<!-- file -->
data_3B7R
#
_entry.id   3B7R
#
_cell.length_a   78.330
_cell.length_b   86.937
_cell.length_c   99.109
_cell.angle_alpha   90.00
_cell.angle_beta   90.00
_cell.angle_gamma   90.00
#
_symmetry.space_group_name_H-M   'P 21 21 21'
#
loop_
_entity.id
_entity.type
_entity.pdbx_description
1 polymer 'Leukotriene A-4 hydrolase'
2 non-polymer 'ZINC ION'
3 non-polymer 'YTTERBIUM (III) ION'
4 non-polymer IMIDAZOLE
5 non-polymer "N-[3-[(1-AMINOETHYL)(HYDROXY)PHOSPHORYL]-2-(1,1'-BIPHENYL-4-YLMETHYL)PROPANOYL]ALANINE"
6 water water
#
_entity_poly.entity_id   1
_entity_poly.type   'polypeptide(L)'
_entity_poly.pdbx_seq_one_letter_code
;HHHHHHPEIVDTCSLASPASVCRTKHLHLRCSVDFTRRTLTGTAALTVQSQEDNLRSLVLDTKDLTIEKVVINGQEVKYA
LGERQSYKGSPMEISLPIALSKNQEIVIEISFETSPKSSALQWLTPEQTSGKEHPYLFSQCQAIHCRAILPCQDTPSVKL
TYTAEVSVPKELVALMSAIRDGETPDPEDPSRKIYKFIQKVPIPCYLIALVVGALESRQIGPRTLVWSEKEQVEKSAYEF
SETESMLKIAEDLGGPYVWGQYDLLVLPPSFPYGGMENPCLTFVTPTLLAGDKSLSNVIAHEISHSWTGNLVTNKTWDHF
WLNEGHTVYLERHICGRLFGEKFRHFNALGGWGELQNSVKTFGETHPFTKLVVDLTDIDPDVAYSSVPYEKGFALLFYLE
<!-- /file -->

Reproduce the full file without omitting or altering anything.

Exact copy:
data_3B7R
#
_entry.id   3B7R
#
_cell.length_a   78.330
_cell.length_b   86.937
_cell.length_c   99.109
_cell.angle_alpha   90.00
_cell.angle_beta   90.00
_cell.angle_gamma   90.00
#
_symmetry.space_group_name_H-M   'P 21 21 21'
#
loop_
_entity.id
_entity.type
_entity.pdbx_description
1 polymer 'Leukotriene A-4 hydrolase'
2 non-polymer 'ZINC ION'
3 non-polymer 'YTTERBIUM (III) ION'
4 non-polymer IMIDAZOLE
5 non-polymer "N-[3-[(1-AMINOETHYL)(HYDROXY)PHOSPHORYL]-2-(1,1'-BIPHENYL-4-YLMETHYL)PROPANOYL]ALANINE"
6 water water
#
_entity_poly.entity_id   1
_entity_poly.type   'polypeptide(L)'
_entity_poly.pdbx_seq_one_letter_code
;HHHHHHPEIVDTCSLASPASVCRTKHLHLRCSVDFTRRTLTGTAALTVQSQEDNLRSLVLDTKDLTIEKVVINGQEVKYA
LGERQSYKGSPMEISLPIALSKNQEIVIEISFETSPKSSALQWLTPEQTSGKEHPYLFSQCQAIHCRAILPCQDTPSVKL
TYTAEVSVPKELVALMSAIRDGETPDPEDPSRKIYKFIQKVPIPCYLIALVVGALESRQIGPRTLVWSEKEQVEKSAYEF
SETESMLKIAEDLGGPYVWGQYDLLVLPPSFPYGGMENPCLTFVTPTLLAGDKSLSNVIAHEISHSWTGNLVTNKTWDHF
WLNEGHTVYLERHICGRLFGEKFRHFNALGGWGELQNSVKTFGETHPFTKLVVDLTDIDPDVAYSSVPYEKGFALLFYLE